Having an urge to pee is a new sensation after years of End Stage Renal Failure. It wasn’t pee that came out. It was blood. Lots of it. The toilet bowl turned red. My heart turned black.
What is happening? Of course Franklin’s defense mechanism went up and downplayed the seriousness. It was Friday night. Over the weekend every bowel movement was accompanied by blood through his penis. By Monday, even he could not ignore it. He called his wonderful nurse and she set things in motion. Scheduled Cystoscopy and an Ultrasound were coming up in the next two weeks. We also booked on our own the doctor we saw last year that has done Encapsulating Peritoneal Sclerosis (EPS) surgery. I thought it was important to invite him into the discussion if there was a surgery involved.
It was a stressful couple of weeks. I posted the symptoms to the FB dialysis groups. We could not be the first to have these complications. One woman was brave to share her experience that her husband went through He was bleeding for weeks, had many emergency room visits, had surgery, and sadly ultimately died. I would push for a CT scan as she recommended.
Franklin’s transplanted kidney was in chronic rejection and was now hemorrhaging, calcifying, and had debris. He needed to get it out. He has now been bleeding for over 3 weeks. We have to do the surgery to get it out, but I am terrified of the EPS complication. A lot of scar tissue across his abdomen. If this surgeon is not aware of EPS, once he gets in there will he try to just cut through and cut his bowel or other organs?! This would not be the first time an experienced surgeon ignorant of EPS been surprised of what they find when they get in there. Are we moving forward to certain death? The risk is higher than the norm. I am afraid.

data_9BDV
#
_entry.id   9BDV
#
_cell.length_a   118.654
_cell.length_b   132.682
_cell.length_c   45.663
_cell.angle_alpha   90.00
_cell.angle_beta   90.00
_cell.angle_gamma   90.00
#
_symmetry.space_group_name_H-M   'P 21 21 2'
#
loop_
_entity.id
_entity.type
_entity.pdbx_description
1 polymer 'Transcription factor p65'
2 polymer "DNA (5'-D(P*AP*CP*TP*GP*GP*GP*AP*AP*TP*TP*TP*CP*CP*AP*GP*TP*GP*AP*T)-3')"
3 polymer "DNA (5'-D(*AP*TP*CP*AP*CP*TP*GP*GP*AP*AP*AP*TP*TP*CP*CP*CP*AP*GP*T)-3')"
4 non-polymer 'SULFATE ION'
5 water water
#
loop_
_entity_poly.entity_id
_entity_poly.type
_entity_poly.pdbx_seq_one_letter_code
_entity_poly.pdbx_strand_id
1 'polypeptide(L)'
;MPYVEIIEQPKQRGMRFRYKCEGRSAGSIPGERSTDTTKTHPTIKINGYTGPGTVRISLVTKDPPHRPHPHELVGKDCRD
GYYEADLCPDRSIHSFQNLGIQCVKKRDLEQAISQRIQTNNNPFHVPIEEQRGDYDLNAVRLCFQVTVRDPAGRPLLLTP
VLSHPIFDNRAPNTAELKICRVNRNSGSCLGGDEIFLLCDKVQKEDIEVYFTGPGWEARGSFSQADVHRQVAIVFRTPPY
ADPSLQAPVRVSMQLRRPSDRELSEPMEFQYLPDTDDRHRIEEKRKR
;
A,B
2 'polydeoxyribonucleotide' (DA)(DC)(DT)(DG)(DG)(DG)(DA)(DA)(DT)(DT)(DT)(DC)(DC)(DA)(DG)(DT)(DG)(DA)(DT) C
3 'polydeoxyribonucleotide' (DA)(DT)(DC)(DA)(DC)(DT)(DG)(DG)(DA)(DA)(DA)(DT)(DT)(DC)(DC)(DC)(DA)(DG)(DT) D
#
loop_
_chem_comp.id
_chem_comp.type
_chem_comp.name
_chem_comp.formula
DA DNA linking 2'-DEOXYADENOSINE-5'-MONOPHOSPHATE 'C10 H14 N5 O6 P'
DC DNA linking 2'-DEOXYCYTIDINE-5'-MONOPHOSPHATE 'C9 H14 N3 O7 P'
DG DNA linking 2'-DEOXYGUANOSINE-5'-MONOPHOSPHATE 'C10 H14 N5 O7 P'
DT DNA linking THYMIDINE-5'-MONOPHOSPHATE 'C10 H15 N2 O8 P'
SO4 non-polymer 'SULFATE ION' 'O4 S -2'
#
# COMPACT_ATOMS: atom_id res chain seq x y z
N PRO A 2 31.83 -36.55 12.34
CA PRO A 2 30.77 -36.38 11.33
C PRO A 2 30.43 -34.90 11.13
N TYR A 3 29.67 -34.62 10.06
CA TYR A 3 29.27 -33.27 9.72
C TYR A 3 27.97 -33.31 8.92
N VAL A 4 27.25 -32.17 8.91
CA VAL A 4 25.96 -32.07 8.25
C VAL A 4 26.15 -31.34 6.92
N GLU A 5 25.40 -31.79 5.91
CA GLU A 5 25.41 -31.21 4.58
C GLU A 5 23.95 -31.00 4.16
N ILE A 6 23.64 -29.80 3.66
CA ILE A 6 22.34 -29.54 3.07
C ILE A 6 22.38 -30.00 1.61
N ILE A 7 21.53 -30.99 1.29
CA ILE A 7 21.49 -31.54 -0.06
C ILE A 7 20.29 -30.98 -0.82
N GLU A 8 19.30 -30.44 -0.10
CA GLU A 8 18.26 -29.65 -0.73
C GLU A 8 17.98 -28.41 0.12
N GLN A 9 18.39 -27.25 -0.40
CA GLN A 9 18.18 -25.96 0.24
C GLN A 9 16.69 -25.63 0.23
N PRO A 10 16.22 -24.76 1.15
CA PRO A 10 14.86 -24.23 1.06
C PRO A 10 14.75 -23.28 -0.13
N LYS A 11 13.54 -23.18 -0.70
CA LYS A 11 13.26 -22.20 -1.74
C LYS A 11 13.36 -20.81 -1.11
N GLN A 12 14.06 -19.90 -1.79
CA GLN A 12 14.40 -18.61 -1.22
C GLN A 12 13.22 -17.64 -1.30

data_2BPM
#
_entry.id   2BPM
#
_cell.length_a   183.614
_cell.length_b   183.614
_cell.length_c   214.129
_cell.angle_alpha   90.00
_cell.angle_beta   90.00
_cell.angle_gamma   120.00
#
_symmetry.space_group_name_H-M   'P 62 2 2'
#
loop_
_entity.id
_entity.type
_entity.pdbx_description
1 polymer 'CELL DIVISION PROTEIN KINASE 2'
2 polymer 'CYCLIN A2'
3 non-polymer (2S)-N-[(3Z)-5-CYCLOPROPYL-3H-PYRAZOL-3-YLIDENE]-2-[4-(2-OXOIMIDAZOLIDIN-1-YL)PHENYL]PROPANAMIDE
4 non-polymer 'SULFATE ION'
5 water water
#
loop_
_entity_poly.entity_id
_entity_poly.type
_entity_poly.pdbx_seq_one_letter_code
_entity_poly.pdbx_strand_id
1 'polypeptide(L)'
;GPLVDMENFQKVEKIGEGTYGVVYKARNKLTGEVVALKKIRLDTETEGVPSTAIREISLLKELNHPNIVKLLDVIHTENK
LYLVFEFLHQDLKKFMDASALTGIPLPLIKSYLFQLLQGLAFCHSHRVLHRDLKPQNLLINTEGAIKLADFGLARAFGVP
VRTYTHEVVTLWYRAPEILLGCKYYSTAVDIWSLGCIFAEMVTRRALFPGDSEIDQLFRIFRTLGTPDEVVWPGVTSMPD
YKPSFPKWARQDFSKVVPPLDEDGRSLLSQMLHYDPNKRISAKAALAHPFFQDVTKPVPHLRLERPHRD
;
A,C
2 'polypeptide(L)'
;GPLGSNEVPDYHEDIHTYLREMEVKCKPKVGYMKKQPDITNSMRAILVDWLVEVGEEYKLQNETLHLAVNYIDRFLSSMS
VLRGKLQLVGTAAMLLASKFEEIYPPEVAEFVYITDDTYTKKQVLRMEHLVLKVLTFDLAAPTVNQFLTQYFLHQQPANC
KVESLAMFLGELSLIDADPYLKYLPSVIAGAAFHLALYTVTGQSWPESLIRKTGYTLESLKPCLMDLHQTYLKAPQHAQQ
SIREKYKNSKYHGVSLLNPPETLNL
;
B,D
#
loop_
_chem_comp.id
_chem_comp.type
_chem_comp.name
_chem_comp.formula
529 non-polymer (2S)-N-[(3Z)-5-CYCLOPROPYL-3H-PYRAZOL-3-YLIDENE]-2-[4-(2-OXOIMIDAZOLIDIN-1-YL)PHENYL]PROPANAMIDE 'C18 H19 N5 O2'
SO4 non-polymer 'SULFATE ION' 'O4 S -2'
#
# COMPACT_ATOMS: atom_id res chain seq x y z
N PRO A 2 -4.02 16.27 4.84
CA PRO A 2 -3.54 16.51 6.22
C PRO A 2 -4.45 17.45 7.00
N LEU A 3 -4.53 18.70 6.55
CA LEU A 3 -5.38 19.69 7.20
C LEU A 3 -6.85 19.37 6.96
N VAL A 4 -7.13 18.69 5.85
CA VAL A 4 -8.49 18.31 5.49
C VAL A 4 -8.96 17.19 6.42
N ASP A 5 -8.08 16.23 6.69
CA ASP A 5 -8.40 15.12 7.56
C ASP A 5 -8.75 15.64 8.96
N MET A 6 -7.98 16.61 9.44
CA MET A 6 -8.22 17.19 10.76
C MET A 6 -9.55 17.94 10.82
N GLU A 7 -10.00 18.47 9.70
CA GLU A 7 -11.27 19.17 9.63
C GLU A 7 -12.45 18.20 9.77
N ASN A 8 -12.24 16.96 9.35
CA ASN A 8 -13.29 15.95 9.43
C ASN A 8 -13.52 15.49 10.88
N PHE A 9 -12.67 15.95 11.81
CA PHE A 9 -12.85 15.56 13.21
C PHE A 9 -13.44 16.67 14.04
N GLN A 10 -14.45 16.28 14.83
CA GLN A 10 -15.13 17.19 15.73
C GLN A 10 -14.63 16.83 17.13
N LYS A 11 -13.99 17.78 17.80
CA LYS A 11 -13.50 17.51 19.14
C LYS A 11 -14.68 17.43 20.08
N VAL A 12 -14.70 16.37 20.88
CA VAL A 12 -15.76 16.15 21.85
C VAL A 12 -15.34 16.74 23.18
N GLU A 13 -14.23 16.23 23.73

The timing of this surgery is ours. The paper work is ready. We just have to call in to schedule. I think when can I take time off work. There is a huge elephant in our interactions together. Will he die on the surgery table? We don’t talk about it, but it is there with certain questions and conversation. “You can find the insurance papers are….”, he says. We have to plan for this surgery, but will it help us or make things worse? If we leave the dying kidney in there, it may start to have tumors and have worse complications. We have to move forward with removing this third kidney. There is not much of a choice.
I hold my breath and will exhale when the surgeon comes to see me after the surgery, tells me everything went well, and Franklin will be ok. Until then we wait, my stress goes up, and we take one day at a time.